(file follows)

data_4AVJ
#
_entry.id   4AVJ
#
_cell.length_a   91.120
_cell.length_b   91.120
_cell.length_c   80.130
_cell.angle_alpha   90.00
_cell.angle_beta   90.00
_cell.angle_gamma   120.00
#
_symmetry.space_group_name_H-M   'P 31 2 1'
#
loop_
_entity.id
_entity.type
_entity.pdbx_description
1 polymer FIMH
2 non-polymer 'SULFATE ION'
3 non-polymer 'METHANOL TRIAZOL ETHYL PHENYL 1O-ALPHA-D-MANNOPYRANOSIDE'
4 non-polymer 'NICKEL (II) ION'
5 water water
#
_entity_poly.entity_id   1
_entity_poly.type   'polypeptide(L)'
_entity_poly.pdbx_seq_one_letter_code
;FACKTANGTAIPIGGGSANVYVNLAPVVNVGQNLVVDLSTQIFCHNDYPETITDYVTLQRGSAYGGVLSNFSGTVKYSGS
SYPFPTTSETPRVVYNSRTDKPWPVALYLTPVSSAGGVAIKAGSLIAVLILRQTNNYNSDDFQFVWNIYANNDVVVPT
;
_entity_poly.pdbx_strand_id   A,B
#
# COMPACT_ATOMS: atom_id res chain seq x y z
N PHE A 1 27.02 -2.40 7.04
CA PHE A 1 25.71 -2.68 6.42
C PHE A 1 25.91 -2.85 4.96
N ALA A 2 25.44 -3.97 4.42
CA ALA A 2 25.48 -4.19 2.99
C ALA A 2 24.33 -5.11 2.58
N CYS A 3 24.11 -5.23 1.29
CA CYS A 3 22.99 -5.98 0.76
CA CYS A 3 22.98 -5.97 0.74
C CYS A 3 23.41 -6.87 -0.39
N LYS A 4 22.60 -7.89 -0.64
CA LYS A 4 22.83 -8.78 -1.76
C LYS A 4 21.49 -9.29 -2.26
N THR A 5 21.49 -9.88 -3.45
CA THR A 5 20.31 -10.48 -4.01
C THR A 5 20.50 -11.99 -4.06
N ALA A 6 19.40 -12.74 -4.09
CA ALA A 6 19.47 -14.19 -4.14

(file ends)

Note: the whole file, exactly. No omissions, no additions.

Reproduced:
data_4AVJ
#
_entry.id   4AVJ
#
_cell.length_a   91.120
_cell.length_b   91.120
_cell.length_c   80.130
_cell.angle_alpha   90.00
_cell.angle_beta   90.00
_cell.angle_gamma   120.00
#
_symmetry.space_group_name_H-M   'P 31 2 1'
#
loop_
_entity.id
_entity.type
_entity.pdbx_description
1 polymer FIMH
2 non-polymer 'SULFATE ION'
3 non-polymer 'METHANOL TRIAZOL ETHYL PHENYL 1O-ALPHA-D-MANNOPYRANOSIDE'
4 non-polymer 'NICKEL (II) ION'
5 water water
#
_entity_poly.entity_id   1
_entity_poly.type   'polypeptide(L)'
_entity_poly.pdbx_seq_one_letter_code
;FACKTANGTAIPIGGGSANVYVNLAPVVNVGQNLVVDLSTQIFCHNDYPETITDYVTLQRGSAYGGVLSNFSGTVKYSGS
SYPFPTTSETPRVVYNSRTDKPWPVALYLTPVSSAGGVAIKAGSLIAVLILRQTNNYNSDDFQFVWNIYANNDVVVPT
;
_entity_poly.pdbx_strand_id   A,B
#
# COMPACT_ATOMS: atom_id res chain seq x y z
N PHE A 1 27.02 -2.40 7.04
CA PHE A 1 25.71 -2.68 6.42
C PHE A 1 25.91 -2.85 4.96
N ALA A 2 25.44 -3.97 4.42
CA ALA A 2 25.48 -4.19 2.99
C ALA A 2 24.33 -5.11 2.58
N CYS A 3 24.11 -5.23 1.29
CA CYS A 3 22.99 -5.98 0.76
CA CYS A 3 22.98 -5.97 0.74
C CYS A 3 23.41 -6.87 -0.39
N LYS A 4 22.60 -7.89 -0.64
CA LYS A 4 22.83 -8.78 -1.76
C LYS A 4 21.49 -9.29 -2.26
N THR A 5 21.49 -9.88 -3.45
CA THR A 5 20.31 -10.48 -4.01
C THR A 5 20.50 -11.99 -4.06
N ALA A 6 19.40 -12.74 -4.09
CA ALA A 6 19.47 -14.19 -4.14